1970s: Ketts leaves London Road
By the early 1970s Ketts was also selling vinyl records, as Dave Harwood recalls:
I remember buying a couple of vinyl LP’s from a carousel rack outside the shop [...] in the early 1970’s. It wasn’t a record shop as such but must have sold a variety of things. [...] the most recent of the LP’s I bought there was issued in 1970. It was probably in the rack outside as a clearout item a year or so later as I bought it at a reduced price.
Ketts’ Whitgift Centre branch was to remain until 1988. However, after spending around two decades on London Road, it departed West Croydon for good in 1978.
1960s–1980s: The Economic League and the Co-operative Insurance Society
While Ketts and its companions had the ground floor, a rather different organisation was occupying the office space above. Arriving around 1964 and remaining until just into the 1980s, the Economic League’s stated aim was:
To assist the development of a widespread understanding of the value and importance of profitable industry and commerce within the United Kingdom’s mixed economy. To fight subversion and to keep members informed of the activities of those who are hostile to productive enterprise in industry and commerce.
Reading between the lines of this gives a clue as to why a 1989 publication by the National Council for Civil Liberties (Liberty) described the Economic League as “one of the more notorious private employment vetting agencies” which conducted a “kind of ‘silent McCarthyism’” which “destroy[ed] the livelihoods of thousands of workers each year”.
According to Liberty, the company gathered information on left-wing individuals via newspaper reports, petitions, election nomination forms, reports from other companies’ personnel officers, private detectives, the police, and even MI5 and the Special Branch. It would then provide this information on request to its subscribers — companies including construction firms, breweries, retailers, food manufacturers, insurance brokers, and car manufacturers.
The Co-operative Insurance Society seems to have also occupied the upper-floor office space at the same time as the Economic League, and one wonders how well the staff of these two organisations would have got on with each other.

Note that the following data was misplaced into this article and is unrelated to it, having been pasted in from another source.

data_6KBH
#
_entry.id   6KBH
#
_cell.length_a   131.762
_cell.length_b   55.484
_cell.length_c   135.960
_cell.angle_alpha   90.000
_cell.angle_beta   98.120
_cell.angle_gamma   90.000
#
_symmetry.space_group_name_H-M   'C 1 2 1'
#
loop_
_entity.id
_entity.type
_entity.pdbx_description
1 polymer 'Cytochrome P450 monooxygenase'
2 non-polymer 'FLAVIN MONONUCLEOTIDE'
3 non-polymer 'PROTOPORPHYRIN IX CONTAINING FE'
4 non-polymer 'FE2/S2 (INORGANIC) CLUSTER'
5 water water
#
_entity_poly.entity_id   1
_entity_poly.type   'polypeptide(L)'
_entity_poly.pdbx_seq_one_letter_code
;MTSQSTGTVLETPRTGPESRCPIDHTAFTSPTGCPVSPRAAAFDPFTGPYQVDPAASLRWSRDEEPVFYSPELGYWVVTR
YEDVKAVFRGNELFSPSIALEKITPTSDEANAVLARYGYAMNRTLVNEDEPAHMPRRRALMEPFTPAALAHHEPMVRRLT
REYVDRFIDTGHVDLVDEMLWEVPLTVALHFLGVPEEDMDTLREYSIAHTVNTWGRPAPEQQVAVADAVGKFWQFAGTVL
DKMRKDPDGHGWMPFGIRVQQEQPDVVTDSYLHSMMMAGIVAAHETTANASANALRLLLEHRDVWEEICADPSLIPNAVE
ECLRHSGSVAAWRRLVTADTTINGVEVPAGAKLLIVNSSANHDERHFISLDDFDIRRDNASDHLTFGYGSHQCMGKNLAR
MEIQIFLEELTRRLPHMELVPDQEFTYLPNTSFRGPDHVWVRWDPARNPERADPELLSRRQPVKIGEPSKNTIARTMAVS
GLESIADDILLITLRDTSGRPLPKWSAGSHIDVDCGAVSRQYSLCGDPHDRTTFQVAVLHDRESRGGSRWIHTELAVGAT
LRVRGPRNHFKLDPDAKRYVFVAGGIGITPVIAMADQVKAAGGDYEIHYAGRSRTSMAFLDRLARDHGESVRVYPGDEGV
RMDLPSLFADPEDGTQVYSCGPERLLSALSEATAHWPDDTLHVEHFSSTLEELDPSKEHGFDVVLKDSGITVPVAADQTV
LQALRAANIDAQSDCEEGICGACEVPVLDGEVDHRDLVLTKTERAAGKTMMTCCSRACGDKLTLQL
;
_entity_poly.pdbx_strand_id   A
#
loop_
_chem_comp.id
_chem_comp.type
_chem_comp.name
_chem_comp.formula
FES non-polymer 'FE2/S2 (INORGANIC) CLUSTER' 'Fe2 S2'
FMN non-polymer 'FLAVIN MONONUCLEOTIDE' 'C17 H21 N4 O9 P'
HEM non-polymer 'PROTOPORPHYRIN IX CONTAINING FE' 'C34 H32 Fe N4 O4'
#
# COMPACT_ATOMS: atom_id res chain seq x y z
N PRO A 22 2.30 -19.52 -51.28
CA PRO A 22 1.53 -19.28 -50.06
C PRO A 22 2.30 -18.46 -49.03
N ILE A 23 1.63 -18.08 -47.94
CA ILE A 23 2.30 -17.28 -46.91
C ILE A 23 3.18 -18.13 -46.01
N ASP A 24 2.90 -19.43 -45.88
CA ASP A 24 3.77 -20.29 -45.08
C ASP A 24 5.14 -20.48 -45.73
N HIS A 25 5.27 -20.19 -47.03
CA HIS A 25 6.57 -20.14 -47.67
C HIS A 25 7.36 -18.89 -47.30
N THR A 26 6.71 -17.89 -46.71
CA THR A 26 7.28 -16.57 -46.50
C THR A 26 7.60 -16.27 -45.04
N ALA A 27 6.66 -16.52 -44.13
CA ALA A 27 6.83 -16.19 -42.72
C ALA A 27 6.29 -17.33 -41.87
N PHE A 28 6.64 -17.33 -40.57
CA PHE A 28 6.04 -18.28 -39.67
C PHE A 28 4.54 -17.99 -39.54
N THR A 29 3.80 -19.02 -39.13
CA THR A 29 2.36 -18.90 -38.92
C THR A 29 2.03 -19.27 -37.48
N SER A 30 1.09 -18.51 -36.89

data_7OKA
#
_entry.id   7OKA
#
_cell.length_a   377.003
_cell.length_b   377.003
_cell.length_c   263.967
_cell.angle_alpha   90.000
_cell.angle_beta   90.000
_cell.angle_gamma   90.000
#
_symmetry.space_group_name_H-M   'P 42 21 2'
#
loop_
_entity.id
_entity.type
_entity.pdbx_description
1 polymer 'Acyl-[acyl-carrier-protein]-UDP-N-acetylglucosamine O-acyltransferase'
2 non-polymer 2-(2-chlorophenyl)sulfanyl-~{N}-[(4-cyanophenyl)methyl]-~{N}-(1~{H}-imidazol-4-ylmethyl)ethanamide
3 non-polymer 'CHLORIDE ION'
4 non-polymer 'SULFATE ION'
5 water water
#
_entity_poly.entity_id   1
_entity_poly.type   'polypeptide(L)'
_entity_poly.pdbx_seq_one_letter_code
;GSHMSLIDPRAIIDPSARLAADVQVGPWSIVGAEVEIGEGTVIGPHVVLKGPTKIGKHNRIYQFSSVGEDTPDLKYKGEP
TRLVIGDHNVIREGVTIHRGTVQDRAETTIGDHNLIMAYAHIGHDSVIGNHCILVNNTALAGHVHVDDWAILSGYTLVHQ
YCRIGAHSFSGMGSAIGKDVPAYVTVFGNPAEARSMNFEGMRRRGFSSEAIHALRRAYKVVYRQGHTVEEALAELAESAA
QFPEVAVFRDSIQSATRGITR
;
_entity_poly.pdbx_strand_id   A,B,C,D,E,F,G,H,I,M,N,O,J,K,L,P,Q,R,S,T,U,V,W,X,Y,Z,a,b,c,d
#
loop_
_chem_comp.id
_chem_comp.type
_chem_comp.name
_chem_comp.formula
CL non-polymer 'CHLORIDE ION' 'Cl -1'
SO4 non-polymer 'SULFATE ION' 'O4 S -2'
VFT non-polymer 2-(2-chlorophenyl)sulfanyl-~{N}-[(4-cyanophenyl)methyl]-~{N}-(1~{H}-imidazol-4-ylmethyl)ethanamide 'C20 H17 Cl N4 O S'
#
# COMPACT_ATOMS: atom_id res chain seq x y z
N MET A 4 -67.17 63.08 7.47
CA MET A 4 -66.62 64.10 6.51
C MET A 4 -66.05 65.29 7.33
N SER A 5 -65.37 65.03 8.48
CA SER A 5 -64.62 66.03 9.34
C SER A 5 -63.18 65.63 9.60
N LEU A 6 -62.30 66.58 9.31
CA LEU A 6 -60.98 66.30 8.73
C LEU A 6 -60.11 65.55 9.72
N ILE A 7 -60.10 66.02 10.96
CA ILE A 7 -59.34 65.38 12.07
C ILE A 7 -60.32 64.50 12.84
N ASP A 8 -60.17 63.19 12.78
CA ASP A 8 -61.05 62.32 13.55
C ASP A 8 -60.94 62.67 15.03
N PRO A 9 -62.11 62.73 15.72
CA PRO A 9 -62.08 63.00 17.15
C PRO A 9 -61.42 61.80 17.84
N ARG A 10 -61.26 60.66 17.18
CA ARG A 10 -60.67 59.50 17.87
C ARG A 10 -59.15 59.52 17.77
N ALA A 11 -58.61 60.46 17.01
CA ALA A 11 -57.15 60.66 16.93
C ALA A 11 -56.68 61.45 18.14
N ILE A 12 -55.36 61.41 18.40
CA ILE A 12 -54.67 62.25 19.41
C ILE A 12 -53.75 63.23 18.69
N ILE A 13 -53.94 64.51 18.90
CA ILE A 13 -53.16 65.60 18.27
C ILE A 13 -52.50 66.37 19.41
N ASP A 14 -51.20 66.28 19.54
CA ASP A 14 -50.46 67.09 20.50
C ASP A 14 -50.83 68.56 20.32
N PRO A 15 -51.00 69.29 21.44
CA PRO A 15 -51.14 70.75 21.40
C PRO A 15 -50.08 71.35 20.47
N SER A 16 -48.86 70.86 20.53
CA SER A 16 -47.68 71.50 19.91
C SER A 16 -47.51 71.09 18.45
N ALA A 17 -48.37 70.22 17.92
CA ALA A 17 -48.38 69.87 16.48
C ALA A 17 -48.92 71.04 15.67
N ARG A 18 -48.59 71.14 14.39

1980s: K J Leisuresound
Ketts’ successor on the ground floor of number 89 was, like Ketts itself, concerned with electrical goods and music. K J Leisuresound, however, was rather more of a specialist, focusing on hi-fi equipment and accessories such as tapes.
Founded as a mail-order company in Watford in the late 1960s, K J Leisuresound expanded into central and outer London during the 1970s, opening shops in Uxbridge and Harrow as well as on Fleet Street and Wigmore Street. A desire for a branch south of the river led to its opening at 89 London Road in early 1980. Pete, who worked at this branch, recalls:
To my memory it occupied all of the ground floor except for a small part on the left, looking from the front, which housed an office and the stairway to upstairs, more offices. So there were three large display windows and the main entrance. There were two demonstration studios, one for low/mid hi-fi systems and one for mid/high end systems. There was an AV room for TVs, video recorders etc, and there was a main showroom area for general display and selling accessories. The stockroom, a small service room and the “kitchen” were at the rear of the building.
The emphasis was on hi-fi equipment and KJ had a very wide range of Japanese and UK brands, including some exotic “high end” brands. Accessories sales, in particular tapes, were an important part of the business, and Audio/Visual became increasingly important during the 1980s. KJ was the largest such store in Croydon and the surrounding area and was quite successful.
A fire at the branch in the mid-1980s brought the musical era of 89 London Road to an end. Apparently caused by a lit display sign in one of the front windows, the fire damaged the premises severely; and as business had slowed down due to the recession, the company decided not to reopen here. However, it continued in business elsewhere, and is still in existence today at 26 New Cavendish Street, Fitzrovia, under the name of K J West One.